En Español

Q. Who is Mr. Smarty Plants?

A: There are those who suspect Wildflower Center volunteers are the culpable and capable culprits. Yet, others think staff members play some, albeit small, role. You can torture us with your plant questions, but we will never reveal the Green Guru's secret identity.

Help us grow by giving to the Plant Database Fund or by becoming a member

Did you know you can access the Native Plant Information Network with your web-enabled smartphone?

Share

Ask Mr. Smarty Plants

Ask Mr. Smarty Plants is a free service provided by the staff and volunteers at the Lady Bird Johnson Wildflower Center.

Search Smarty Plants
    
 
See a list of all Smarty Plants questions

Please forgive us, but Mr. Smarty Plants has been overwhelmed by a flood of mail and must take a break for awhile to catch up. We hope to be accepting new questions again soon. Thank you!

Need help with plant identification, visit the plant identification page.

 
rate this answer
Not Yet Rated

Tuesday - April 26, 2011

From: Randolph, NJ
Region: Southwest
Topic: Trees
Title: Would like suggestions for a tree or bush to be given as a memorial gift for friends in Austin, TX.
Answered by: Jimmy Mills

QUESTION:

Hello, I would like to give a memorial gift of a tree and/or bush native to the Austin area to friends living there. Any suggestions? Local vendors would be appreciated also. Thanks very much!

ANSWER:

A tree or shrub is a very thoughtful memorial that can be appreciated for years to come. Since we don't have information about the location where the tree will be planted ie.  soil type, sun or shade, moisture, etc.. I will give you some resources to use for selecting a tree/shrub.

The first is the Texas Tree Planting Guide  presented by the Texas Forest Service.  It features the Tree Selector which is fun to use and helps you match a tree for a particular location. One piece of information that you need to know to use it is that Austin is in Travis County. 

The next resource is our Recommended Species Lists. Clicking on Central Texas on the map will bring up a list of 156 Commercially available native plant species suitable for planned landscapes in Central Texas. You can reduce this list by going to the Narrow Your Search box on the right side of the page and make these selections; select Texas under state, Tree under General Appearance, and Perennial under Lifespan. Check Sun under Light requirement, and Moist under Soil Moisture. Click the Narrow your Search button, and your list shrinks to 12.  You can get different lists by changing your selection criteria. Repeating the process and selecting Shrub under General Appearance instead of Tree will give you a list of 8 species of shrubs for use in Central Texas. Clicking on the scientific name of each plant will bring up its NPIN page that has a description of the plant, its growth requirements, and photos.

Some trees that Mr. Smarty Plants likes;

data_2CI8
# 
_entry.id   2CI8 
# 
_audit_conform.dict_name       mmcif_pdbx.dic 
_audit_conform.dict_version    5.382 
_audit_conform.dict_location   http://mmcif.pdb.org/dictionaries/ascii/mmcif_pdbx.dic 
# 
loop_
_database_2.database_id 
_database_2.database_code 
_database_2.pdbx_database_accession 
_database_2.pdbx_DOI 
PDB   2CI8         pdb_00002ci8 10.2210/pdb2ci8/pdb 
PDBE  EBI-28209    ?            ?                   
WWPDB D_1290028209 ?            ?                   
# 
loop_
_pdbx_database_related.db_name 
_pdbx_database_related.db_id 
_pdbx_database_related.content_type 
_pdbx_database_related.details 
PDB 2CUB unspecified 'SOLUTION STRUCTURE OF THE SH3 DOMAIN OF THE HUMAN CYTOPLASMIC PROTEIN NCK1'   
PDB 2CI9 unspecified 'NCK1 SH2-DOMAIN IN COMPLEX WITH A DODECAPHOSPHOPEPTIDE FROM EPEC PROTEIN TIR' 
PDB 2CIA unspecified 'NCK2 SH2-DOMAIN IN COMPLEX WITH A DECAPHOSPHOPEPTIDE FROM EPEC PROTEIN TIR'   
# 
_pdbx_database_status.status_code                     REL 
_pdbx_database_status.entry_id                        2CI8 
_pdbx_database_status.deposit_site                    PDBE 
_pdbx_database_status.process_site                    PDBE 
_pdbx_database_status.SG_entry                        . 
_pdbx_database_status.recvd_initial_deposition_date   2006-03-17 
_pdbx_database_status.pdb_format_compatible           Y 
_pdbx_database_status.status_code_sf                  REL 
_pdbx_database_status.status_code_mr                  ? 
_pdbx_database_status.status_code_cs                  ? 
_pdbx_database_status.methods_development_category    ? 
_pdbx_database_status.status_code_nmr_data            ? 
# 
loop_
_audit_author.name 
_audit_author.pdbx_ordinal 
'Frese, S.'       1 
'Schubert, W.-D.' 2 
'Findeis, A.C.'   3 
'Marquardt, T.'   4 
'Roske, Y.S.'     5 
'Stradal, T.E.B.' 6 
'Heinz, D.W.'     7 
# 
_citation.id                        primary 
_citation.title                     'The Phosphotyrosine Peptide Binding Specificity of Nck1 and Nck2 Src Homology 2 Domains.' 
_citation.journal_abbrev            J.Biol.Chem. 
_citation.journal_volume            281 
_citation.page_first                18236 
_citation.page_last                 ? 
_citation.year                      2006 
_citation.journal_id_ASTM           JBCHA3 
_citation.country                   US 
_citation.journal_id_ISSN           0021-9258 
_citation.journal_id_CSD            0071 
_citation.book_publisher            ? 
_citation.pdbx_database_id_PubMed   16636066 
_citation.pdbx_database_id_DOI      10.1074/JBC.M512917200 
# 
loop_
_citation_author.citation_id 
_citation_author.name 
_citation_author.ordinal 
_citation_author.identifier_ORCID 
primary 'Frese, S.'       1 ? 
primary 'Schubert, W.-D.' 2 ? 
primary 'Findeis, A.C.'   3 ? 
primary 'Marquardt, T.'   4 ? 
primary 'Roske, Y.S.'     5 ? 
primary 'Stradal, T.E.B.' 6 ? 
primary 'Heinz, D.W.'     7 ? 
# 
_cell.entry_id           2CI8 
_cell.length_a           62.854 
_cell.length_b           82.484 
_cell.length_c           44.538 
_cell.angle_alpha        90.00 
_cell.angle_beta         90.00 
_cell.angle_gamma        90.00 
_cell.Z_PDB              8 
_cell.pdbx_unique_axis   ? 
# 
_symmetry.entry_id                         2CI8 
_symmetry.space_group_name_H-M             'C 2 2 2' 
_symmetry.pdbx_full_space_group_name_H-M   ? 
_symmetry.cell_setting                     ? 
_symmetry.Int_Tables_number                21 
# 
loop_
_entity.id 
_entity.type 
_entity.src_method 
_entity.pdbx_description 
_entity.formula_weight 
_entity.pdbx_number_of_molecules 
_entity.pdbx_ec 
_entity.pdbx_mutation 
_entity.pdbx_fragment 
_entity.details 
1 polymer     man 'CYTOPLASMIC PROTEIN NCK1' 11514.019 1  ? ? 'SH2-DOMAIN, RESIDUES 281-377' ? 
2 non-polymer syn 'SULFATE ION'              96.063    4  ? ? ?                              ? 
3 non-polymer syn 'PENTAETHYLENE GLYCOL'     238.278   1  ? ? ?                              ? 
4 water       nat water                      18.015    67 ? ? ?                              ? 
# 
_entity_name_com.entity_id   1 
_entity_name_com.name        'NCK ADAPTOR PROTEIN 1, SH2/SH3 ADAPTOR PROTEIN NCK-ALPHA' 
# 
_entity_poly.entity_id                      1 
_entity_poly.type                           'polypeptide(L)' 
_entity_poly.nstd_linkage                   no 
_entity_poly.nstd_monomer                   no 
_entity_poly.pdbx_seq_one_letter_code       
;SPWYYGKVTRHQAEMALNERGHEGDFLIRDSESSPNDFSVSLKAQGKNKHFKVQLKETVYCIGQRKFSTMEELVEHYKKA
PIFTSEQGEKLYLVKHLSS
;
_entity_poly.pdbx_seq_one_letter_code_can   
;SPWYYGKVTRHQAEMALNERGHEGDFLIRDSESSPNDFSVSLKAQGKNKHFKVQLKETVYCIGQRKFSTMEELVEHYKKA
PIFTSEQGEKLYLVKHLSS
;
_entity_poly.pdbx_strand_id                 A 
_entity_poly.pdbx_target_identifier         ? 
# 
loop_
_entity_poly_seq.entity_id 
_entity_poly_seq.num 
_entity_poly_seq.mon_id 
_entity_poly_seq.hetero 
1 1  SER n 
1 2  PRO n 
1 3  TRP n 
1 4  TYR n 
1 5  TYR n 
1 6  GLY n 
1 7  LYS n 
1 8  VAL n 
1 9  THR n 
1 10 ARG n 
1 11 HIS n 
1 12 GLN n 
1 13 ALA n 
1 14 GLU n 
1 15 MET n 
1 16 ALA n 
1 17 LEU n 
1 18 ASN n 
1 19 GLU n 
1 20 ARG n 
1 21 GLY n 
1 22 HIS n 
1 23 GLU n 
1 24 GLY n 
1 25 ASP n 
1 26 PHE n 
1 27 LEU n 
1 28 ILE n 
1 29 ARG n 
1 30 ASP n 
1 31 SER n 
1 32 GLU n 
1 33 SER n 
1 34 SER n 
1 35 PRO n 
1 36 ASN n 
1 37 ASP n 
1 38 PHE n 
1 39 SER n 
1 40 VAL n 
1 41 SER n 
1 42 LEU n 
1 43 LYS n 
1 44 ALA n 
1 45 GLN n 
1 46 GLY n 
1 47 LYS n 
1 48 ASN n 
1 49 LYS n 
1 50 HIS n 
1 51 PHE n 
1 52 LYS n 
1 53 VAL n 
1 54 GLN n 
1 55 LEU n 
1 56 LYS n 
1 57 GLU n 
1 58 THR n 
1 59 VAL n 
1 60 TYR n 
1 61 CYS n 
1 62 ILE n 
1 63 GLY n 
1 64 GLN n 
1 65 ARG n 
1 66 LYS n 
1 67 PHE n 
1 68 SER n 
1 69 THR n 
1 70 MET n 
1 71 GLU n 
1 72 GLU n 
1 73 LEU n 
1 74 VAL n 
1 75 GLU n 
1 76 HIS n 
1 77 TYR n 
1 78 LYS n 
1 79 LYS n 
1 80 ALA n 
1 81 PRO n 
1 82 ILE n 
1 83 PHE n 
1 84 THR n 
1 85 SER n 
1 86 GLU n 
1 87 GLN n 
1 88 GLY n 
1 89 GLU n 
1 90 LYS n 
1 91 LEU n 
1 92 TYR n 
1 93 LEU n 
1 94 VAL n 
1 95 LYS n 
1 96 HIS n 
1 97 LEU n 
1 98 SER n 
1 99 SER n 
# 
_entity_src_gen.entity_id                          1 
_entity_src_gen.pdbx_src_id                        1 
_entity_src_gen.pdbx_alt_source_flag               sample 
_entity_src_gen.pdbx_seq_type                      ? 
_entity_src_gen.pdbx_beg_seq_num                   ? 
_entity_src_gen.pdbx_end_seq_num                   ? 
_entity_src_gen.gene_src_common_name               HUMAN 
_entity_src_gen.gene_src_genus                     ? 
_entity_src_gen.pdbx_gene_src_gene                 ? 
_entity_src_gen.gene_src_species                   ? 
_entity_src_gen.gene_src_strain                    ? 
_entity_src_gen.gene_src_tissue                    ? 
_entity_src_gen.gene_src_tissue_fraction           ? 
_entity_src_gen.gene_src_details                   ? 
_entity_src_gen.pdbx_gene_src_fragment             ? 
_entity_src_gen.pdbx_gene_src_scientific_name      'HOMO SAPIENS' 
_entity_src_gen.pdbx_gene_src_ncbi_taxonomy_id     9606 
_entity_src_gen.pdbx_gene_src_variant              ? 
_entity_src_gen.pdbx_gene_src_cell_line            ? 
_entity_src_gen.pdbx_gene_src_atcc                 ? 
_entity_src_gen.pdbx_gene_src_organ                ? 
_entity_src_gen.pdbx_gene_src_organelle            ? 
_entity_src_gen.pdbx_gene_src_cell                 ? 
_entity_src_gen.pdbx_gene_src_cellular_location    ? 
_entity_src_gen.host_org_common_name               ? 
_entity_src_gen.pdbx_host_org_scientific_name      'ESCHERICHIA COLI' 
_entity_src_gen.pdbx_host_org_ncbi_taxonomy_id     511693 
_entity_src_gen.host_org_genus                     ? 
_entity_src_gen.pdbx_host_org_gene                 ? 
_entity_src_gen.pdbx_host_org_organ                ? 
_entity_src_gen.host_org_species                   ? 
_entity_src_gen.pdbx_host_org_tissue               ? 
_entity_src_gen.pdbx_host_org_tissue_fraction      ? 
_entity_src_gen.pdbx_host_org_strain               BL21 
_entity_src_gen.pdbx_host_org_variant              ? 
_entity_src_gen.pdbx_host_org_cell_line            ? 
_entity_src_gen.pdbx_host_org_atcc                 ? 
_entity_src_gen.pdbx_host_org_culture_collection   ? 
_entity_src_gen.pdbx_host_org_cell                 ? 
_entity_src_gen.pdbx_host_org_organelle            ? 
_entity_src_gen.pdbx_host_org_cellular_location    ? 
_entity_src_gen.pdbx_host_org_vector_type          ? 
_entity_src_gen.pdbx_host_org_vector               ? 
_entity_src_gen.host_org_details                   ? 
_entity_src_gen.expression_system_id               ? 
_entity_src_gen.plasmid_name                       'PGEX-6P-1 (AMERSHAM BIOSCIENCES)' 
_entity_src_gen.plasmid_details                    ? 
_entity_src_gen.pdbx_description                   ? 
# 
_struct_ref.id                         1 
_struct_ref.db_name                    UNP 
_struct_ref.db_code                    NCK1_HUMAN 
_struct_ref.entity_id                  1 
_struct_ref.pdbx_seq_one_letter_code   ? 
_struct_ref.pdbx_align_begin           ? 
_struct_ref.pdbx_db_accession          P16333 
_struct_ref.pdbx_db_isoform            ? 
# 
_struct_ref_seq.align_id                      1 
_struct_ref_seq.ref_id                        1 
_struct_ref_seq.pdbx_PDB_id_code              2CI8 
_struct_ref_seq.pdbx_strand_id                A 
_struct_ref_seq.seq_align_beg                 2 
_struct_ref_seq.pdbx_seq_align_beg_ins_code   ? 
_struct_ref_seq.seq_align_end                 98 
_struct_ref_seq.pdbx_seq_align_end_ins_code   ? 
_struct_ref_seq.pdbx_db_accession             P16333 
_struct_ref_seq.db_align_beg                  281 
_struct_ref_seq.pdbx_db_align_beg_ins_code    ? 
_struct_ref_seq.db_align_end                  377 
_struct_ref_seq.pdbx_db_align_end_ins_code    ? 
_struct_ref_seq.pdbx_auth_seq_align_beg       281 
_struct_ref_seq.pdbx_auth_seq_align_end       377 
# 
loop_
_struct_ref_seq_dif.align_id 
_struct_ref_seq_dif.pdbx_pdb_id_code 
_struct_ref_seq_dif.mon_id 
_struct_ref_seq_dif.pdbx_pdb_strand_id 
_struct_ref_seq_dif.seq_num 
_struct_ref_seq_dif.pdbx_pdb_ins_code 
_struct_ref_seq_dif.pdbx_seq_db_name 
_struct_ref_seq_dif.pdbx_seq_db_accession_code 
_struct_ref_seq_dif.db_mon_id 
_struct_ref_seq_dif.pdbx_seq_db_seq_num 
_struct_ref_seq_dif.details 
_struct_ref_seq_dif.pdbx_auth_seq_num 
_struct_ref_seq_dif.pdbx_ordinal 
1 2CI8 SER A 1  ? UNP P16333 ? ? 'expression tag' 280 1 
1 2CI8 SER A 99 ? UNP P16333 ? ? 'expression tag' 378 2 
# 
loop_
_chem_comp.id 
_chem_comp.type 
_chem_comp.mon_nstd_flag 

Quercus macrocarpa (Bur oak)    One of our beautiful oaks, but a relativly slow grower.

Quercus muehlenbergii (Chinkapin oak)  Another oak with a moderate growth rate.

Fraxinus texensis (Texas ash)  Texas ash is a fast growing small tree, 30-45 ft. tall.  Pinnate leaves have brilliant fall color.

Carya illinoinensis (Pecan)   The state tree of Texas.

Some shrubs that Mr. Smarty Plants likes;

Ilex vomitoria (Yaupon)  Yaupon is a picturesque, upright, evergreen,  shrub or small tree, growing 12-45 ft high. Female plants produce prodigious amounts of bright red, persistent berries.

Ilex decidua (Possumhaw)  A small deciduous tree or shrub with an interesting name. Very conspicuous in the winter because of the numerous red berries on its bare stems.

Morella cerifera (Wax myrtle)  A popular evergreen ornamental plant with foliage that has a spicy fragrance. Can be trimed to form a hedge.

Sophora secundiflora (Texas mountain laurel)  Can grow as a small tree or large shrub. It's a favorite in Austin because of its showy purple flowers.


Consult our Suppliers Directory for help locating the plant(s) of your choice.

Some images from our Photo Gallery.


Quercus macrocarpa


Quercus muehlenbergii


Quercus muehlenbergii


Fraxinus texensis


Carya illinoinensis


Ilex vomitoria


Ilex decidua


Morella cerifera


Sophora secundiflora

 


 

 

 

 

 

 

 

More Trees Questions

Live Oaks and Foundations
September 22, 2009 - I have a young live oak (18 inch trunk at it's base) growing within four feet of my house. What kind of damage can it cause my foundation? Need your help!
view the full question and answer

Need suggestions for trees with non-invasive root system in Paramus, NJ.
August 23, 2011 - What trees can I plant in New Jersey with non invasive root systems? We lost our tree to a storm and are looking for a viable replacement.
view the full question and answer

Non-branching mimosa tree
June 26, 2008 - I have a Mimosa Tree, just about 2 years old, grown from seed. The problem with it is that it has not branched out, it looks like one long branch growing out of the ground, about 5 feet if stood strai...
view the full question and answer

Hurricane damage on oak in Houston
April 01, 2013 - We have a very large oak tree that survived our last hurricane with lots of lost limbs. Then there was the drought. We have lost three large limbs on separate occasions on non-windy days. I love this ...
view the full question and answer

Affect of poisonous plant roots in soils for vegetables from Rusk TX
May 11, 2013 - I have a huge old flowerbed in front of my house that I want to plant veggies in, but I'm afraid to. It has a catalpa tree there, which I sell the worms from, but the entire tree (bark, leaves, flowe...
view the full question and answer

Support the Wildflower Center by Donating Online or Becoming a Member today.
E-NEWSLETTER | BECOME A MEMBER | DONATE NOW | MEDIA | JOBS | SITEMAP | STAFF INTRANET
© 2016 Lady Bird Johnson Wildflower Center